One year later and this collaboration for the greater good between Beth Roy and Colgate’s Sustainability Office has blossomed and is going strong. Five-gallon buckets of food scraps are now collected weekly and taken to the Community Garden, where they’re then used to fertilize the garden beds. “Campus houses and apartments with fewer residents can also be provided with a compost tumbler on site that is emptied as needed,” opens in a new windowaccording to Colgate’s Waste Minimization and Recycling webpage. Colgate was also just awarded a grant to help purchase their own electric golf cart for the compost program. The funding is through the opens in a new windowNYSAR3 and NYSP2I College Council grant program, and the University is excited about how this will help strengthen its composting efforts. To date, they’ve collected and composted over 4,000 lbs of food scraps since starting the program last spring.
Moving away from all-or-nothing thinking
Learning and writing about Colgate’s composting journey has served as a great reminder of the importance of not falling into the “all-or-nothing” trap. It’s easy to think in binary terms; this is either happening, or it’s not. As changes are implemented at businesses and institutions throughout New York State and we close the loop on wasted food, it’s important to remember that implementation sometimes needs to be incremental.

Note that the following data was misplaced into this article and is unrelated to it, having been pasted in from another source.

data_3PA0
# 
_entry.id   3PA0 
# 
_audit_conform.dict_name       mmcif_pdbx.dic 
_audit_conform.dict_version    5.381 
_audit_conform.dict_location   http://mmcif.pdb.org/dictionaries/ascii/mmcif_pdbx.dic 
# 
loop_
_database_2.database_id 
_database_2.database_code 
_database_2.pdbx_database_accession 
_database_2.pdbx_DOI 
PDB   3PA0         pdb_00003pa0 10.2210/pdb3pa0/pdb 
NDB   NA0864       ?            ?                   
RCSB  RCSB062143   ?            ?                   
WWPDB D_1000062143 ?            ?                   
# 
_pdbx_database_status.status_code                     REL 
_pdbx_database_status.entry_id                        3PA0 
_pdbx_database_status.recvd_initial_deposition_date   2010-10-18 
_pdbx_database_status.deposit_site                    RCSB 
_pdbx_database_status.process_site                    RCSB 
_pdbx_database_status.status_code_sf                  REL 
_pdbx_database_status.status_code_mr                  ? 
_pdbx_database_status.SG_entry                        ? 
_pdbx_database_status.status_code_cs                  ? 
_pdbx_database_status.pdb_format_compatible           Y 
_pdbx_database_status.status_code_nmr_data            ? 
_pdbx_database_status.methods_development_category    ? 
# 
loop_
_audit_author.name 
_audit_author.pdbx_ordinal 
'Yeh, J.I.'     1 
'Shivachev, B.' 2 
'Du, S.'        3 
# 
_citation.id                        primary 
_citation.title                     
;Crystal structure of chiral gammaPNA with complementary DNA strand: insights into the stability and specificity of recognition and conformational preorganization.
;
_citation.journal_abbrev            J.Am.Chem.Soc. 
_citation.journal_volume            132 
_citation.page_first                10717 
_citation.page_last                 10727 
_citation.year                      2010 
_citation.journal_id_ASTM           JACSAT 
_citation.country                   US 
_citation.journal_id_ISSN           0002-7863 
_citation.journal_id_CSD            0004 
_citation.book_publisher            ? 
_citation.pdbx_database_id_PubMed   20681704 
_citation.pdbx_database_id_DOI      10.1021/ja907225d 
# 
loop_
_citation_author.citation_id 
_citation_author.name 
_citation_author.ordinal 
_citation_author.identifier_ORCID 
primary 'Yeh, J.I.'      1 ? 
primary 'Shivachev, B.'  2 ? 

Colgate might just be writing a blueprint for other institutions on how to implement change when roadblocks keep popping up. Whether it’s through cross-departmental collaboration or the prominent involvement of the campus’s Greek Life, Colgate is mixing up more than just compost—it’s mixing up the sustainability playbook.
“Earth knows no desolation.
She smells regeneration in the moist breath of decay.”
– George Meredith
The Rethink Food Waste NY program is funded by the opens in a new windowNew York State Department of Environmental Conservation (DEC) and delivered under contract by the Center for EcoTechnology (CET).
Lisa Pellegrino is a Waste Reduction Consultant with the Center for EcoTechnology and has 20+ years of experience working at nonprofits. Lisa is an alum of the University of Rhode Island, AmeriCorps, and the Southface Energy Institute, and got her MBA in Sustainable Systems specializing in sustainable food & agriculture. She’s been a guest lecturer at the Harvard Extension School, Suffolk University, Colgate University, and University at Buffalo.